The WURL House to House
When I moved to Utah a year ago I became fascinated by the possibilities close to home. The WURL is the ultimate backyard adventure: 36 miles and 20,000’ of elevation gain along the entire rim of Little Cottonwood Canyon, right out the front door. I knew couldn’t leave Utah before attempting it.
After a summer of trail running, I finally gave it a go last weekend. I woke up at 2:30am on Saturday morning and walked a mile through deserted suburban streets to the Ferguson Canyon Trailhead. Then, 6,000’ up to the summit of the Twins, passing sleeping deer and birds as the city lights shone below.
The sun rose on the summit of the Twins and I started along the ridgeline, tying together all of the experiences I have had in this magnificent canyon over the past year. Skiing the E Face and the NW Couloir of the Twins with Jimmy and then battling out through Deaf Smith Canyon to my house. Passing Sunrise, remembering a special solo day in early March skiing the first corn of spring in the Maybird Couloir. Skiing the Monte Cristo Gully in great powder with Thomas. Riding the South Face of Superior after staring at it from Alta all season. The lonely early winter days of terrible snow on Flagstaff and the Emmas. Dark starts and spectacular sunrises on Superior from Grizzly Gulch. Meeting new friends on Wolverine. Carefree days of perfect powder on Catherine’s. Looking up at the Ciochetti’s Ribbon on the Devil’s Castle exclaiming “people ski that?” Watching a proposal on Baldy and skiing Main Chute. Enjoying the solitude of Silver Creek after experiencing the absurd wealth of Deer Valley the day before. Peaceful pre-work tours up White Pine, losing reception and wandering through the forest with the animals. My first hike in the Wasatch up the Pfeifferhorn, when I had a nosebleed from the dry air and a headache from the altitude. Waking up at 3am to ski the Hypodermic Needle and Coalpit Headwall before work. Scrambling the Beat Out with Jimmy and Vitor and thinking about how damn long the WURL would be. So many wonderful experiences in this little canyon.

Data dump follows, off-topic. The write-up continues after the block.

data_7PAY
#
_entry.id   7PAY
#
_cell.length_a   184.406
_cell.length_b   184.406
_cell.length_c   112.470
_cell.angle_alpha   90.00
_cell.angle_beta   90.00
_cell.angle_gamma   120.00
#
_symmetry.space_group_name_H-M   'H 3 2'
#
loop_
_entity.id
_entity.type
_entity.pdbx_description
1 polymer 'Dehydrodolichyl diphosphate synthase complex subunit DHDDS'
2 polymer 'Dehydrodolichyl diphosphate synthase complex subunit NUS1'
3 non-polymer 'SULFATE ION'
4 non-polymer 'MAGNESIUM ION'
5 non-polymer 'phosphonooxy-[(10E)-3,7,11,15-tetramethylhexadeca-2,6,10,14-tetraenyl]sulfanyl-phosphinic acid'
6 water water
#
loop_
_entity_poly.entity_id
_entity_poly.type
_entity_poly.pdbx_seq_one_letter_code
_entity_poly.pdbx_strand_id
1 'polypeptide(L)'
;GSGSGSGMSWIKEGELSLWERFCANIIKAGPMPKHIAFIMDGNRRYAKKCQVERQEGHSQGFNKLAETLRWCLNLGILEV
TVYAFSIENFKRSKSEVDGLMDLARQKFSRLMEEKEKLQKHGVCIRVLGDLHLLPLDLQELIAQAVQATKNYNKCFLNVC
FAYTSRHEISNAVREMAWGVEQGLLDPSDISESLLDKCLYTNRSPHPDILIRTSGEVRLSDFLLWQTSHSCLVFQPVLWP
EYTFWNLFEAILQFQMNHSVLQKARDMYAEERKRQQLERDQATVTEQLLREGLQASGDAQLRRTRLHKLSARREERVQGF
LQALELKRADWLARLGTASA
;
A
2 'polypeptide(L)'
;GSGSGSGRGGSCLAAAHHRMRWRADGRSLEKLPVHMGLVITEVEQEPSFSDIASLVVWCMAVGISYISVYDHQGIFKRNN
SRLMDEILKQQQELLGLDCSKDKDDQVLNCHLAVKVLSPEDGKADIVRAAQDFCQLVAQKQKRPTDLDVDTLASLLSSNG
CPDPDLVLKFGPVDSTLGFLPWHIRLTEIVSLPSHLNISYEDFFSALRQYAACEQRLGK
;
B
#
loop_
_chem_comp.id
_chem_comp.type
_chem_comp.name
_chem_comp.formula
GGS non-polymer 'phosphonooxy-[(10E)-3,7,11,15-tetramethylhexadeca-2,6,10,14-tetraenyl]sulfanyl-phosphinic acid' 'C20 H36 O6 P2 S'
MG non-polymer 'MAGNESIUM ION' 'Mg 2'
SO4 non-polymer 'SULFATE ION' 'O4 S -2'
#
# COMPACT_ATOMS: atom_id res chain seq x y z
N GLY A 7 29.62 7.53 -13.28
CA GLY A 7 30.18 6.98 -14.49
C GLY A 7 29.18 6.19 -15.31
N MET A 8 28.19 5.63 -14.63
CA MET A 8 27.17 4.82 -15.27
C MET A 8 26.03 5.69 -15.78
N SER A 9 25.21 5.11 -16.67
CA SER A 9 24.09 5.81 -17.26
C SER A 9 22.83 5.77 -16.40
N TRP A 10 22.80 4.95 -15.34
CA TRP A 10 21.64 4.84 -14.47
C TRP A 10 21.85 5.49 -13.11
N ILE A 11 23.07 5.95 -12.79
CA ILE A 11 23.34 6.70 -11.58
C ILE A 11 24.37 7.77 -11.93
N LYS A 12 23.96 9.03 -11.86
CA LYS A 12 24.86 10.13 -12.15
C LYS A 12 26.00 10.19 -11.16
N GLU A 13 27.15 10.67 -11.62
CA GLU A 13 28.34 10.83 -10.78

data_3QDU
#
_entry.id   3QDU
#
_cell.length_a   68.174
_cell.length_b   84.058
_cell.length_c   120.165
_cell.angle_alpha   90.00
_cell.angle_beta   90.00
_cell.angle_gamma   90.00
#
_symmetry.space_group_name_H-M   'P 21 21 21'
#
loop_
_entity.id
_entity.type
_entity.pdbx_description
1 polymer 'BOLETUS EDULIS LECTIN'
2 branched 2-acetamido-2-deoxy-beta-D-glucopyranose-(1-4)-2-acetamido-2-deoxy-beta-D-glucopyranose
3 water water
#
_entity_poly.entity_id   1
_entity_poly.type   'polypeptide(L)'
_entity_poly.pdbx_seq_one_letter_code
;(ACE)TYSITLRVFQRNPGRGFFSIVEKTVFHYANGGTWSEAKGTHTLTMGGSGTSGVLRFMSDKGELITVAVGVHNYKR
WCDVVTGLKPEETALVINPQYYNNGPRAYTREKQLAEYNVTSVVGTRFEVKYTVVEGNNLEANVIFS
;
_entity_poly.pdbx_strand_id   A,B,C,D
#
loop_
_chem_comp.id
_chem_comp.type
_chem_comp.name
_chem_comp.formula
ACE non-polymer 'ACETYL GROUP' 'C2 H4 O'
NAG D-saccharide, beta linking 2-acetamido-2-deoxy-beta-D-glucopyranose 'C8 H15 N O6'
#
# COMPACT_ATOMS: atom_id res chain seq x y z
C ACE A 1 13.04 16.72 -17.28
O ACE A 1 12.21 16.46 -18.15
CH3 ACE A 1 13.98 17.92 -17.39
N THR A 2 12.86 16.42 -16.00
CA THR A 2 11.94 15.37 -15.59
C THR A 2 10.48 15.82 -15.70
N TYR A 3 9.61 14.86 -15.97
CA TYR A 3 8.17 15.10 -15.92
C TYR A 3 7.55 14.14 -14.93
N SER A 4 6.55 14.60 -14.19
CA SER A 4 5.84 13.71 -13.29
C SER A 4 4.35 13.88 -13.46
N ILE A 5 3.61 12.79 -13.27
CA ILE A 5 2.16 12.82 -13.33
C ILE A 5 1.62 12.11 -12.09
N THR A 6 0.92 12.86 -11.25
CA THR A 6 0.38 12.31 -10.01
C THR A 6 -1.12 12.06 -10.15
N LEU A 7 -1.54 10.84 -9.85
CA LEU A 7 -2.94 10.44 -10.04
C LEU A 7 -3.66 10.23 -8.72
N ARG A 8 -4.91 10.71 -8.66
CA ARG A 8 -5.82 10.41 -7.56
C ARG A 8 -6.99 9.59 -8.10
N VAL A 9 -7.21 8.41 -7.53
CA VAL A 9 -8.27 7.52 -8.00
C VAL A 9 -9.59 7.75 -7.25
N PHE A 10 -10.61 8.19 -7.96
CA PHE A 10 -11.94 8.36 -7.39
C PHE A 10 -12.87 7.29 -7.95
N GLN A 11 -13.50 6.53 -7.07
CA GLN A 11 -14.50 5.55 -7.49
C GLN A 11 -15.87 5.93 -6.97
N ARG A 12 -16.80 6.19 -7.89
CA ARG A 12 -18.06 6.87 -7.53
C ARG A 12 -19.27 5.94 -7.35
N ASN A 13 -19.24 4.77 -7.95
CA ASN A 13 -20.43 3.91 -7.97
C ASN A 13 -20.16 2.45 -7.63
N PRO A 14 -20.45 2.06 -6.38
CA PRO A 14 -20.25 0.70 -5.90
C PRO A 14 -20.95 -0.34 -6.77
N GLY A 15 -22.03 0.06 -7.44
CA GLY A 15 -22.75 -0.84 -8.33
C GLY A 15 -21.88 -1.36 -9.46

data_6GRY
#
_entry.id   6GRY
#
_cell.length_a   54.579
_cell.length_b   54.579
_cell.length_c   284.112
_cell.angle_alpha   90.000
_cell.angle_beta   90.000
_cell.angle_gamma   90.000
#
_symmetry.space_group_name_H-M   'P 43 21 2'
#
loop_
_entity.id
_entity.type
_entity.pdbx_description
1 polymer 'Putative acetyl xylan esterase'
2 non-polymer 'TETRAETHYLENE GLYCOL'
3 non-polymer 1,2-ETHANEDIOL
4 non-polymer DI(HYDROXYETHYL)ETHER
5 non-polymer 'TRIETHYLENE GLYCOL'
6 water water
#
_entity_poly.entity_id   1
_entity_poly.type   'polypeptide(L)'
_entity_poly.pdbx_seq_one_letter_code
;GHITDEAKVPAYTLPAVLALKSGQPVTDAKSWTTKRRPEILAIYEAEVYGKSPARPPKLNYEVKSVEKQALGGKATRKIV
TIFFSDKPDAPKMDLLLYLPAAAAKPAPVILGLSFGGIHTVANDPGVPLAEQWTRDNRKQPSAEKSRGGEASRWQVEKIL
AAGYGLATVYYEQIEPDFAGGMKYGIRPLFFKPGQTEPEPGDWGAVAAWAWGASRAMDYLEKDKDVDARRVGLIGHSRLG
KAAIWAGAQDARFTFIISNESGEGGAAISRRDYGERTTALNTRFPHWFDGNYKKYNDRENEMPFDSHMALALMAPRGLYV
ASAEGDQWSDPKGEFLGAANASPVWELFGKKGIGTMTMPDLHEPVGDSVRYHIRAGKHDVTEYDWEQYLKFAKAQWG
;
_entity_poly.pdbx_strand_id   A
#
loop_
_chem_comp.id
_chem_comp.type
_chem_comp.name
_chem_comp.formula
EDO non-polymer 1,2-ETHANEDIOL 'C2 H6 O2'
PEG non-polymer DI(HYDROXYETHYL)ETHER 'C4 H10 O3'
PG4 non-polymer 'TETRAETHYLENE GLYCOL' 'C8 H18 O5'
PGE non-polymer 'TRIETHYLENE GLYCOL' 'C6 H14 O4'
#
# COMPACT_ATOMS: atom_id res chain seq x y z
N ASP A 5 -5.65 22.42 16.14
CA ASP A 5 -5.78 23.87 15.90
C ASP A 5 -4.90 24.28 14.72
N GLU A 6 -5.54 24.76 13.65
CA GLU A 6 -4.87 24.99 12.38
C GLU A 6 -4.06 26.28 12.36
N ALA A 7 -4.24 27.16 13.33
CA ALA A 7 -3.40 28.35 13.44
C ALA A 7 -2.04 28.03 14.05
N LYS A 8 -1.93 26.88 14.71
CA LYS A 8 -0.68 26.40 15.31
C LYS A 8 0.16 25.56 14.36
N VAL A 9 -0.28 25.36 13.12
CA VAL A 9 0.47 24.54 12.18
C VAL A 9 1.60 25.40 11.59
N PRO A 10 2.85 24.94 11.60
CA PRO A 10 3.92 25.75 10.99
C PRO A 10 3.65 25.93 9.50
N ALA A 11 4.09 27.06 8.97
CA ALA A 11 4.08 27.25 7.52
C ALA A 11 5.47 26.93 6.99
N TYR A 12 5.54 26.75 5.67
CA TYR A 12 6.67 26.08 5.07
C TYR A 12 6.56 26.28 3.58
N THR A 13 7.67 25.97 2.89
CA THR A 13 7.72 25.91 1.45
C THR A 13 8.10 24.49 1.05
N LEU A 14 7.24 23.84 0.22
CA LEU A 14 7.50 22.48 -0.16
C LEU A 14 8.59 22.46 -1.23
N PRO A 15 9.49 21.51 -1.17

The ridgeline passed by quickly, just putting one foot in front of the other and focusing on the next goal. Get to the summit of the Twins. Summit of Monte Cristo. Cardiff Pass. Meet Nicole at Catherine’s Pass for fresh socks and coke (thanks so much Nicole!!!). Get to Hidden Peak before 12 hours. Resupply water on the American Fork Twins. Make it over White Baldy. Get up the Pfeifferhorn before the sun sets…
Once the sun set I entered a state of flow that I had never experienced before. Usually, flow comes from doing something so demanding and consequential that I can’t focus on anything else. This state was different. The terrain wasn’t that challenging, but I was so exhausted that I didn’t have the energy to focus on anything else. My mind was quiet. No music or podcasts or anything, no boredom, just thinking about putting one foot in front of the other and making it to the next summit as fast as I could manage.